Edith Cavell was a British nurse who is celebrated for saving the lives of soldiers on both sides of the conflict in WW1. She was executed in October 1915 for her role in helping Allied soldiers escape from German-occupied Belgium.
Cavell was born in the village of Swardeston, Norfolk, in 1865. Her father was a vicar at the local parish church. Until the age of 16, she was taught at home by her father and a resident governess. She had a talent for languages, particularly French, and a love of drawing.
Between 1882 and 1884, she went to 3 different boarding schools, in different parts of the country. Her father chose her schools through his church connections, and according to the financial concessions they offered to the clergy. These schools were finishing schools that were designed to equip young women with skills in housewifery and ‘genteel femininity’. Her father was keen for her to be the wife of a doctor or clergyman, or if unmarried, a governess in the house of a well-to-do family.
At the age of 22, Cavell became a governess for a family in Keswick, a nearby village, before accepting a post in Brussels in 1890, when she was 25. Although she enjoyed her time with a Belgian family, she wrote to her cousin and said: ‘Being a governess is only temporary, but someday, somehow, I am going to do something useful. I don’t know what it will be; I only know it will be something for people.’
In 1895, her father suddenly became ill, so she returned to Norfolk to nurse him back to health. It was during this time that her interest in nursing was piqued, and she moved to London to commence her training. She registered at the London Hospital School of Nursing in September 1896, and worked in a number of London hospitals, before moving to Manchester to take on the duties of matron.
In 1907, Cavell returned to the city she loved, Brussels, to take up the post of director at the Berkendael Institute, a training school for nurses. The school was the first of its kind in Belgium and one of the first in Europe. By 1912, she was providing trained nurses for 3 hospitals, 24 communal schools and 13 kindergartens, and by 1914, she was giving 4 lectures a week to doctors and nurses.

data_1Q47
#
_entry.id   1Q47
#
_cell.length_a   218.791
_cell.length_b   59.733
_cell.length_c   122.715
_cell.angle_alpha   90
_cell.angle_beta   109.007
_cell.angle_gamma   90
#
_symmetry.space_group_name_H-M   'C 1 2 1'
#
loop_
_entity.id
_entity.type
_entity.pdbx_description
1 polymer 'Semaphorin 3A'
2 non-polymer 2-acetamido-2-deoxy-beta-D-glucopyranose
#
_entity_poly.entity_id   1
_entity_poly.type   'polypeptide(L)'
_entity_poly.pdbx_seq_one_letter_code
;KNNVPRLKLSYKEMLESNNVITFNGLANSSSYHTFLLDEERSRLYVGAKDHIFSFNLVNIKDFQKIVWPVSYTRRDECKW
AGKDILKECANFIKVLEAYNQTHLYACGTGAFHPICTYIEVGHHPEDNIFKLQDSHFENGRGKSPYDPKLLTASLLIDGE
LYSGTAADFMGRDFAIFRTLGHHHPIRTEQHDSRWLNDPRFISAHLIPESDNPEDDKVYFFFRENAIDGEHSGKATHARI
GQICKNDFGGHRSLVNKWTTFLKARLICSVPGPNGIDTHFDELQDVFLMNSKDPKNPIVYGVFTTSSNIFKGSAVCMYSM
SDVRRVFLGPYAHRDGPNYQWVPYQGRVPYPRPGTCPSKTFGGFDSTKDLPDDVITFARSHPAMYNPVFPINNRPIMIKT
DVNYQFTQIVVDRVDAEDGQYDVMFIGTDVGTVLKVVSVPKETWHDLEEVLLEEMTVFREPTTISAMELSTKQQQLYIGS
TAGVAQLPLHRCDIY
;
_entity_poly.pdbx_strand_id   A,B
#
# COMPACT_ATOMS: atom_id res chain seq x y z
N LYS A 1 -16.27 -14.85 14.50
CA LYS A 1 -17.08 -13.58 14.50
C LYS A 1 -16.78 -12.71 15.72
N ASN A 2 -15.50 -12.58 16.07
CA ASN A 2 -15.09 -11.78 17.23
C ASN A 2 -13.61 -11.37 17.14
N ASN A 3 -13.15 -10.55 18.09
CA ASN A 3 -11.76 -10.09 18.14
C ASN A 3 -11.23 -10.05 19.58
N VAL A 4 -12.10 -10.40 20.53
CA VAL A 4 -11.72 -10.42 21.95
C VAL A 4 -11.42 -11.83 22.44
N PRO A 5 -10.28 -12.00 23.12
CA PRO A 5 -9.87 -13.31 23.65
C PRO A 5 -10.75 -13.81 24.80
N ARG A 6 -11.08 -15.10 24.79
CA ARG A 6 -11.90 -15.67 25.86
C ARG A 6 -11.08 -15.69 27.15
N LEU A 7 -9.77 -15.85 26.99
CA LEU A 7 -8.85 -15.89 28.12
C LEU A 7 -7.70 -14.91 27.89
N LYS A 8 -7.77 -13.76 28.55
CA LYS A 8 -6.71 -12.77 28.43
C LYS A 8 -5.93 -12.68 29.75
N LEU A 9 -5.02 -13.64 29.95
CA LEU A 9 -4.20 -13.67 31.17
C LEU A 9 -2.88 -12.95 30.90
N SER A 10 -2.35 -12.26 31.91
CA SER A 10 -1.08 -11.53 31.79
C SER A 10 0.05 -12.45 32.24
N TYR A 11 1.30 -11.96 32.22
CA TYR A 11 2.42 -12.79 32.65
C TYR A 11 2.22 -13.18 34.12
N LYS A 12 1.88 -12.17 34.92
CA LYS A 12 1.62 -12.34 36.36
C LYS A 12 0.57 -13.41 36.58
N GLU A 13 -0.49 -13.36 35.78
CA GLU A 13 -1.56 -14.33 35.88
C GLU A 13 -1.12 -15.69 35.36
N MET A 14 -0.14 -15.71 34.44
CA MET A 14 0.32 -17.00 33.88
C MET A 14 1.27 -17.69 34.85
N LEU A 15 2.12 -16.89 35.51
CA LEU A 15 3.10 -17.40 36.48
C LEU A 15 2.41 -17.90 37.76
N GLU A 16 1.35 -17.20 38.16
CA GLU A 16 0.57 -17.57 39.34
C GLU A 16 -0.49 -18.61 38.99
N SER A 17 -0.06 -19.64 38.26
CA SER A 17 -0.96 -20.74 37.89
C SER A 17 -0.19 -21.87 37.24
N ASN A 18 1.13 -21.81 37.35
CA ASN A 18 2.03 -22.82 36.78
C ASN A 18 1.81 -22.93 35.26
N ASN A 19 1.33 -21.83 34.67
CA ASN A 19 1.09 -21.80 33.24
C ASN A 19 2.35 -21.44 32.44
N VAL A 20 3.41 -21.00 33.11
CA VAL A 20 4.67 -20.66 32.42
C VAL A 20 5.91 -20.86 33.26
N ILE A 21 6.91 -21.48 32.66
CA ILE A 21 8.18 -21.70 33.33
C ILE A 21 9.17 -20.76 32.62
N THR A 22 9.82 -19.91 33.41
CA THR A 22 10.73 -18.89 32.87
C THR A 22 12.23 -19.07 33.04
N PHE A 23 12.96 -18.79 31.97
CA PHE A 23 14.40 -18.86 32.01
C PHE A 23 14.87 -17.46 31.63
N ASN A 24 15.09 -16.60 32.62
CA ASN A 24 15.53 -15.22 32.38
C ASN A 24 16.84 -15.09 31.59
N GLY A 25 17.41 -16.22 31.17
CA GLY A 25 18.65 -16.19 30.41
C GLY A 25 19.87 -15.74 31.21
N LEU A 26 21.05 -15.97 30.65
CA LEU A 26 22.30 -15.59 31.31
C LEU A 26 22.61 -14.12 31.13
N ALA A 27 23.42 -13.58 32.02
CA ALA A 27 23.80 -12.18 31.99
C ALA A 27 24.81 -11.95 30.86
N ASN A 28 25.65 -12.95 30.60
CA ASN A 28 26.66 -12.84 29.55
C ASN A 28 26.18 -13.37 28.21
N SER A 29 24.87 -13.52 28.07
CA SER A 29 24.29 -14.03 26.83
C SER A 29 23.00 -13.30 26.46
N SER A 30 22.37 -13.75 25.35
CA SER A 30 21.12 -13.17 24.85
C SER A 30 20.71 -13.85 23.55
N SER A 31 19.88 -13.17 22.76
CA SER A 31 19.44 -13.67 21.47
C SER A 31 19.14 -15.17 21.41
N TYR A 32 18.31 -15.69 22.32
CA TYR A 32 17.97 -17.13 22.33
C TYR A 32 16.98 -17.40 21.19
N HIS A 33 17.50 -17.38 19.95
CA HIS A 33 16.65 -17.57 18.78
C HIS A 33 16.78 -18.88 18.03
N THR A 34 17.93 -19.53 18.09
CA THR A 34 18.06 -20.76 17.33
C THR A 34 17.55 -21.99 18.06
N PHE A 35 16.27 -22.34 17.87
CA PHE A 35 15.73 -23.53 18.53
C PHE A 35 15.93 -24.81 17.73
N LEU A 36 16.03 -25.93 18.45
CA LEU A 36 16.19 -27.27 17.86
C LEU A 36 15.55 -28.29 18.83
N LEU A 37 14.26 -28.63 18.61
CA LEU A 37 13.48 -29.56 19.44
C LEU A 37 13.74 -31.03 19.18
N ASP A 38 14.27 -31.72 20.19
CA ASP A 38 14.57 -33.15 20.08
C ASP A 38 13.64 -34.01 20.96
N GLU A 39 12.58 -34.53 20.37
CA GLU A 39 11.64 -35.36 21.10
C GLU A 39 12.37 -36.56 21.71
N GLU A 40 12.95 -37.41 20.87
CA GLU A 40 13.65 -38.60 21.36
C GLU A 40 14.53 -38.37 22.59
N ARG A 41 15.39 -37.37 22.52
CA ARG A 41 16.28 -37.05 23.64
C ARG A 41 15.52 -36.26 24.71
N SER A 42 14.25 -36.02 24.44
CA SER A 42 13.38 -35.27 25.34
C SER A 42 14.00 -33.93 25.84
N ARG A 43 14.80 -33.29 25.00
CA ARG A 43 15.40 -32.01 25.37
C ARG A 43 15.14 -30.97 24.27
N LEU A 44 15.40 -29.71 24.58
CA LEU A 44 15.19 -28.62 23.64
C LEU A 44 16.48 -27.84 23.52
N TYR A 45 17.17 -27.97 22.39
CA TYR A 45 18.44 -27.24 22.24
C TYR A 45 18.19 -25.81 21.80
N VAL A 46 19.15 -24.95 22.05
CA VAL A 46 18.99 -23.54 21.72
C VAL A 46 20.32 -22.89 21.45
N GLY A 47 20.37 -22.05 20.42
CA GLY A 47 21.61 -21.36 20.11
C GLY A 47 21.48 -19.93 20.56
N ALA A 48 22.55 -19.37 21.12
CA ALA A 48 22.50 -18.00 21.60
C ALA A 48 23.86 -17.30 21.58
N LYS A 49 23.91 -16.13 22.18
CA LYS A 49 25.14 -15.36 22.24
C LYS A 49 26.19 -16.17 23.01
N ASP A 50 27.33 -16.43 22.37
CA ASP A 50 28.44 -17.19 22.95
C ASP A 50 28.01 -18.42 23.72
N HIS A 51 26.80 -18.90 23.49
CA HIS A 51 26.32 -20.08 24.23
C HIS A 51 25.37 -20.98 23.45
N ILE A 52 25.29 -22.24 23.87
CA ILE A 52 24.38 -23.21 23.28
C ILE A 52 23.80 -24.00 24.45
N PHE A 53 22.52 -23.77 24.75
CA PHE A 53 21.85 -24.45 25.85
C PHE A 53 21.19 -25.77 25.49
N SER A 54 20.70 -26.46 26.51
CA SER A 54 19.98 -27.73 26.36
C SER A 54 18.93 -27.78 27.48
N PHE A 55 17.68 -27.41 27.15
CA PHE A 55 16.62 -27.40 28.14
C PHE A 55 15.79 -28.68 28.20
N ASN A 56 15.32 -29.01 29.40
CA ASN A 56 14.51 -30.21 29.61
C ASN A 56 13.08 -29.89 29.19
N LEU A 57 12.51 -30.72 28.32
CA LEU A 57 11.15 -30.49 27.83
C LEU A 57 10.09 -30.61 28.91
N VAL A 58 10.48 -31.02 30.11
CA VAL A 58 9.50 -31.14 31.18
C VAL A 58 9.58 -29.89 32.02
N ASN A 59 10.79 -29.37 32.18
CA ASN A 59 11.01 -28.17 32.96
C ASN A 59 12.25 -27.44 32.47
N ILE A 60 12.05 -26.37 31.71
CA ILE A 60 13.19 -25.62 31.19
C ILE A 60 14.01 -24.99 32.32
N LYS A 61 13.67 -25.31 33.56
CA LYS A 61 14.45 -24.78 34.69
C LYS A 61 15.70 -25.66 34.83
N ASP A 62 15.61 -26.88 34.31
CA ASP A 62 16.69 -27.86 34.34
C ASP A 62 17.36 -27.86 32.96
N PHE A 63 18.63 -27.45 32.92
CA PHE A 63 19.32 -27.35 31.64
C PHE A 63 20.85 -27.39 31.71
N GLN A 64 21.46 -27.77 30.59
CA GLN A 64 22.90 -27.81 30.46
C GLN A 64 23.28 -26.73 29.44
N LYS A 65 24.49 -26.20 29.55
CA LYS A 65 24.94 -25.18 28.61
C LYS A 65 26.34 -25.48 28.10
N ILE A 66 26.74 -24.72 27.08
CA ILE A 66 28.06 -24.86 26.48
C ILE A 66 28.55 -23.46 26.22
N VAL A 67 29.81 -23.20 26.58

Cavell’s work was interrupted by the outbreak of war in August 1914 (Gazette supplement 28861). She was weeding her mother's garden when she heard news of the German invasion of Belgium, but could not be persuaded to stay in England. "At a time like this", she said, "I am more needed than ever", and she returned to Brussels.
Both the French and British armies – withdrawing from the defeat at Mons on 23 August – were cut off by the German advance. Two British evaders from the Cheshire Regiment found their way to the Berkendael Institute and were given food and shelter. Others followed, and an escape line began to emerge between Brussels and Holland.
The school became a Red Cross hospital, with German soldiers receiving the same attention as allied men. For over a year, Cavell supported the Belgian resistance movement by helping to spirit away over 200 allied soldiers to Holland. However, when 2 members of the resistance were arrested on 31 July 1915, and letters were found incriminating her, the German secret police were quick to arrest and interrogate her.
Cavell was tricked into confessing the role she played in helping allied soldiers to escape – a capital offence under German penal code – and was sentenced to death by firing squad, despite appeals for clemency. She was shot at dawn on the morning of 12 October, 1915. Cavell did not criticise those who condemned her or failed to help her, even when facing death.
Her body was immediately buried next to Saint Gilles prison. After the war, her remains were taken back to Britain for a memorial service at Westminster Abbey and then transferred to Norwich, to be laid to rest at Life's Green, on the east side of the cathedral, on 19 May 1919. The King had to grant an exception to an Order in Council of 1854 which prevented any burials in the grounds of the cathedral, to allow the reburial (Gazette issue 31332).
Her legacy lives on today. There are a number of memorials dedicated to her across the world, as well as medical and nursing facilities, streets and schools. The Cavell Nurses’ Trust supports the UK’s registered nurses and midwives, should they fall on hard times, and 2015 sees a £5 coin issued by the Royal Mint to mark the centenary of her death.